The Stepkids - Troubadour Troubadour… Occitan-tastic

Review: The Stepkids – Troubadour

Published on September 11th, 2013 | Jonny Abrams

The Stepkids’ self-titled debut album was so far ahead of the game that it was hard to say what the game even was. Troubadour finds them upping this unspecified game still further.

This Connecticut trio have the lot: their music is as complex as you’d want it to be without it spilling over into inscrutability, while at the same time being as melodic – either in harmony or discordance, usually both at once – as anything else out there.

Furthermore, Stepkids songs teem with colours, benevolent good humour and a funky kind of psychedelia/psychedelic kind of funk, all aspects that they’ve somehow managed to embolden on Troubadour.

Opener “Memoirs of Grey” kicks things off with clunky banjo and an utterance of “Once upon a time…in Connecticut”, comes strutting in surrounded by swirls of technicolour synth and bright beaming harmonies, delivers the indicative assertion that “dreams make the waking life bearable”

…then promptly weaves a stunningly vivid dream titled “The Lottery”. We shan’t repeat here what we wrote about “The Lottery” when we awarded it the full five quails in a recent singles round-up, but suffice it to say we were most enthused and still are.

The Stepkids were apparently an influence on Tyler, The Creator’s also-dazzling Wolf album of earlier this year, and the Odd Future association is further cemented by “Desert in the Dark”, written with Syd tha Kyd and Matt Martians from OFWGKTA offshoot The Internet.

Splattered by Prince-y synth and briefly threatening an outbreak of techno, “Desert in the Dark” is one of several tracks on Troubadour that’s hard to describe without using the word ‘strut’: “Sweet Salvation”, with its wibbly synths taking flight from it like flocks of birds, and the felty, flute-flaunting “Moving Pictures”, to name but two.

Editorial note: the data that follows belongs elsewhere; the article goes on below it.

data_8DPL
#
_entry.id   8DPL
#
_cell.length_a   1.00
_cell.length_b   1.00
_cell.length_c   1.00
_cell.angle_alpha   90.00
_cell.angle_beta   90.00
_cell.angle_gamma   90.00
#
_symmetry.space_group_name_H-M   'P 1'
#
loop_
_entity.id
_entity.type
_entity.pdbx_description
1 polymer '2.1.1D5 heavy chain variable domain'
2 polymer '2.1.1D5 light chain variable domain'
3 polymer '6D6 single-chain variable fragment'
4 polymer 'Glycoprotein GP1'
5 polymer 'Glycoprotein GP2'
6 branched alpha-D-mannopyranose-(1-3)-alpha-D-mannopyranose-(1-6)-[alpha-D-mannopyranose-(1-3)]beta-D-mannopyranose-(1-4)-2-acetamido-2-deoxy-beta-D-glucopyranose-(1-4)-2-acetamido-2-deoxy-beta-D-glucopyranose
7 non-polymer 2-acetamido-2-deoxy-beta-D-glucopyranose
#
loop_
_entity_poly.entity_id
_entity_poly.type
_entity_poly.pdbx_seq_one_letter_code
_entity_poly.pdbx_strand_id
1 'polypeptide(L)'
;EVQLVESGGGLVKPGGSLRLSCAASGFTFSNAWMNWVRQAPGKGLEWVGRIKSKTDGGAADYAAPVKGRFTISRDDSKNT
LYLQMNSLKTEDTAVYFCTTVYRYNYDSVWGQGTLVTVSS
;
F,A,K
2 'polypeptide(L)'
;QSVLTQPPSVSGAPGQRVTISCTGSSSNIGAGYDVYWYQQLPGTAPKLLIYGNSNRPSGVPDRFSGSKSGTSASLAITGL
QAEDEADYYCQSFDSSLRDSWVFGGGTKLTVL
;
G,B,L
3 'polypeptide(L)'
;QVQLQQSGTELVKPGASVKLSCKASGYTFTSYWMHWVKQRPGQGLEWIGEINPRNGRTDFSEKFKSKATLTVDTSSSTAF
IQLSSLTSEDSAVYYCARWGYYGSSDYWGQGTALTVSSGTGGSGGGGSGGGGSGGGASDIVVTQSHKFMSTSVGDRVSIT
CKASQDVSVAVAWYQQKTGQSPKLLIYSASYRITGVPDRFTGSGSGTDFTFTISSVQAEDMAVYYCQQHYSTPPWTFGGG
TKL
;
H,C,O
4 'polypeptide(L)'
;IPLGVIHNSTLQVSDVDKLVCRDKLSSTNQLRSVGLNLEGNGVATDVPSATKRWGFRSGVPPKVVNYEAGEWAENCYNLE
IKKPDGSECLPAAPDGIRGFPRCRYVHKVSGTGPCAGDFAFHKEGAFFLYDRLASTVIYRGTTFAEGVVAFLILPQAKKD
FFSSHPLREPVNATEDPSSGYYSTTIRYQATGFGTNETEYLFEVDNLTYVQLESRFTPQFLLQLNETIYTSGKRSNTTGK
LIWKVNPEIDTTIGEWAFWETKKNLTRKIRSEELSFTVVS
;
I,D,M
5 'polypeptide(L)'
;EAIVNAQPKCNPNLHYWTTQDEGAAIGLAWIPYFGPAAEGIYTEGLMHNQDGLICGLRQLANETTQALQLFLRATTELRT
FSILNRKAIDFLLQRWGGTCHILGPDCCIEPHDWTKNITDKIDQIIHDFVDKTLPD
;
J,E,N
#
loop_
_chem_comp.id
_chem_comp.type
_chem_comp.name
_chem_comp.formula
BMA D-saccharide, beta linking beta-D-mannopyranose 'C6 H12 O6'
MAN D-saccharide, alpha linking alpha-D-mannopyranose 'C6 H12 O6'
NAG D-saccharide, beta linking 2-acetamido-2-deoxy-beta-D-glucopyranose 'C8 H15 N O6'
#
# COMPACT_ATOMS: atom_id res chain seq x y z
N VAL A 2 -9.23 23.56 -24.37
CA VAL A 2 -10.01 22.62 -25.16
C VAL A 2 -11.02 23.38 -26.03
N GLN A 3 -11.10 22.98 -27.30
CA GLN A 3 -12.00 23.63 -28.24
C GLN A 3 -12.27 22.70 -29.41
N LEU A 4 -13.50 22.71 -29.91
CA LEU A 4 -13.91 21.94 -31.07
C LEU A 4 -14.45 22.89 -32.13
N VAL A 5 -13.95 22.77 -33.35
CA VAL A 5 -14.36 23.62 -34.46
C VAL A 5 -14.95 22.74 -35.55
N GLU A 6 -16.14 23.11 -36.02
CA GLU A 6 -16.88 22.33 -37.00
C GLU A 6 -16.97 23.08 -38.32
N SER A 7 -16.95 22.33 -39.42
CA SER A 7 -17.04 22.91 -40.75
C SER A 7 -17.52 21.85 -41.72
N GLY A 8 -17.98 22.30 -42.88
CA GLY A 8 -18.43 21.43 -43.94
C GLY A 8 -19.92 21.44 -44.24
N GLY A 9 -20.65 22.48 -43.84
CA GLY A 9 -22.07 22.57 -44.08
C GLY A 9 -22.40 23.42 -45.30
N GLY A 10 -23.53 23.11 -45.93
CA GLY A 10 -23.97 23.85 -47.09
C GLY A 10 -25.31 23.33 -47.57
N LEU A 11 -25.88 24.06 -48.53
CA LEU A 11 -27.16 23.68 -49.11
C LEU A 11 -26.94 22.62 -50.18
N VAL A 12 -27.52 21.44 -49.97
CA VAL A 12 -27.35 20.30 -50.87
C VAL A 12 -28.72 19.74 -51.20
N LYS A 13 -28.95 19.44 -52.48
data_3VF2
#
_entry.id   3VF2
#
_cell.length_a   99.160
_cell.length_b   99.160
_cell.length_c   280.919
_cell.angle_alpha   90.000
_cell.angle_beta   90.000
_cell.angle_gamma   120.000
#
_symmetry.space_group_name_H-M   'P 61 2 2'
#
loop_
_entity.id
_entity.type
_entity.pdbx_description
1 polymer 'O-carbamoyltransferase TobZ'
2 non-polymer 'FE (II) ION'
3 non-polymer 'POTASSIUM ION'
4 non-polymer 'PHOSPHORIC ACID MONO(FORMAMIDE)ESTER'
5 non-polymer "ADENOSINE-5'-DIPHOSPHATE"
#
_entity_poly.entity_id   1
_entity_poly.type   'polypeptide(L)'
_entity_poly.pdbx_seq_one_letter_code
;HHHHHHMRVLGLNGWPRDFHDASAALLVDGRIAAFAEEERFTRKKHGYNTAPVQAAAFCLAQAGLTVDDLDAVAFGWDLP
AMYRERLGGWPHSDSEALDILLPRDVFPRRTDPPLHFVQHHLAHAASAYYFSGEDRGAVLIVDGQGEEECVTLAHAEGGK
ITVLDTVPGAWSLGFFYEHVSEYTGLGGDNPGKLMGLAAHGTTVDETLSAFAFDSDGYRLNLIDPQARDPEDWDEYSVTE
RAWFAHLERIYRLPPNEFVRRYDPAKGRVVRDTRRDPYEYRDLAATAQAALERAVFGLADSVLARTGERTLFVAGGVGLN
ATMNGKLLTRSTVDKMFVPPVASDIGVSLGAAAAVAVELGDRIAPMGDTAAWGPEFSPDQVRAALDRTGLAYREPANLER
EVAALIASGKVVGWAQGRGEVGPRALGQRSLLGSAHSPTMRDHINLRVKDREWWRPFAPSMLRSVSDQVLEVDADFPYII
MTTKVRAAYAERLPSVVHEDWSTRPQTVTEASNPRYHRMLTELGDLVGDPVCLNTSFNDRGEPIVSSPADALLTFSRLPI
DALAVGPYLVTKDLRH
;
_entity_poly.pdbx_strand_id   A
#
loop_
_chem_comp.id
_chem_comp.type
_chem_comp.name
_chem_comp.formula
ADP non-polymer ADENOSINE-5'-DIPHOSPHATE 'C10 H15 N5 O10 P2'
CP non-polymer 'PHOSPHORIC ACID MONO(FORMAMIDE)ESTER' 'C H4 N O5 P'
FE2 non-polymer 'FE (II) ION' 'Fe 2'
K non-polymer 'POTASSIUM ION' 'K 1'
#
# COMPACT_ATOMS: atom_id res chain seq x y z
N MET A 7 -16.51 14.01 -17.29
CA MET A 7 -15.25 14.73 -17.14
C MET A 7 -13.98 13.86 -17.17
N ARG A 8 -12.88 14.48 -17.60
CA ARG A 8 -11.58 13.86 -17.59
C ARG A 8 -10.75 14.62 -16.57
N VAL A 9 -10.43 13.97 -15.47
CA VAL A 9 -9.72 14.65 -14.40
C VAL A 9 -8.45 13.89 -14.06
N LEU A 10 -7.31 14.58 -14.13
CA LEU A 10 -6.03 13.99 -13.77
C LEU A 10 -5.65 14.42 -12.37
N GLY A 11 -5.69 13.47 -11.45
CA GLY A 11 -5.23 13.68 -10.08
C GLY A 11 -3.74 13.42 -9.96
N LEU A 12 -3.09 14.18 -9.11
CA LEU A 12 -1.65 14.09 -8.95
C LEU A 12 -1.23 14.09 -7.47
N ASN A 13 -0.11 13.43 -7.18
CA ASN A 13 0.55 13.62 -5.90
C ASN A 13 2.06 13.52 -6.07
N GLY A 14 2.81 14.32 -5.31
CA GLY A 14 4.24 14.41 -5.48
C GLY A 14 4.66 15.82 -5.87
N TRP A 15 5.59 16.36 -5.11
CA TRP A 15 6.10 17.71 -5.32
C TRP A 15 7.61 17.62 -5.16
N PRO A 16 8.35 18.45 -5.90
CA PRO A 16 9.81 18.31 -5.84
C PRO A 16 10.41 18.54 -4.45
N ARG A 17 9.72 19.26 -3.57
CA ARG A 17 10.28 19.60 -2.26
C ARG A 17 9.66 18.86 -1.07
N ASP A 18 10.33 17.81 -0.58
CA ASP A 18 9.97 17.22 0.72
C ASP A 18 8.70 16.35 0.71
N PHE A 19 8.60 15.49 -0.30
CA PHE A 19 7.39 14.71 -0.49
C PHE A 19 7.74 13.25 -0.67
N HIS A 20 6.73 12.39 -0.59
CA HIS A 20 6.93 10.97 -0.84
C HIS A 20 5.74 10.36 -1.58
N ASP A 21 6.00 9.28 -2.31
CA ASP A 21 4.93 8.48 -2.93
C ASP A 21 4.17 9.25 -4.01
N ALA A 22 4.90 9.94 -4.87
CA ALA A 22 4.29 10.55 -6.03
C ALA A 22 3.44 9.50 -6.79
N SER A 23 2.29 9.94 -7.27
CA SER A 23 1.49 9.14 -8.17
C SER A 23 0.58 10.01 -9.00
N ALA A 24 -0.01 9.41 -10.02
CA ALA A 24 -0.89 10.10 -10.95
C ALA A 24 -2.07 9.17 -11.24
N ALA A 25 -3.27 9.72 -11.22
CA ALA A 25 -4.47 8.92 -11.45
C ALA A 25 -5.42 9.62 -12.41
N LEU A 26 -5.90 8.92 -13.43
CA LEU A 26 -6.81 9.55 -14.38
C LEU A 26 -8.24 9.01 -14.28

“Insecure Troubadour” is stunning, ornately piling up harmonies that verge on the classical, as if it was some great lost Moody Blues number; “Symmetry”, for its part, flutters in with acoustic fingerpicking and gleaming swirls of divine electronics before surrendering to urgent, faintly military sounding trumpet. It’s an aural experience.

On “Bitter Bug”, The Stepkids take on modern R&B/commercial rap and make it sound like a blast with consummate ease, not least because they ply it with such enthralling oddity…not least an hilariously deadpan interjection of “quantum physics”. They can do anything, and it will be great.

After the ‘messed-up Beach Boys’ semi-instrumental of “Brutal Honesty”, Troubadour signs off in style with “The Art of Forgetting”: there’s double bass, shuffling brush drumming, syncopated Spanish guitar, just seriously great musicianship that doesn’t get so carried away with its own proficiency that it forgets to entertain, nay mesmerise, you.

Basically, “The Art of Forgetting” sounds like a Stevie Wonder song having been fed through a blender. You dig? Like we said, anything. Hats off to another stellar Stepkids LP.

Troubadour is out now on Stones Throw Records.

BUY: Troubadour on iTunes and on Amazon.

Rocksucker says: Five Quails out of Five!

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About the Author

Editor of Rocksucker and the website's founder, Jonny is passionate about the music he listens to, both good and bad, as well as interviewing his favourite musicians.

2 Responses to Review: The Stepkids – Troubadour

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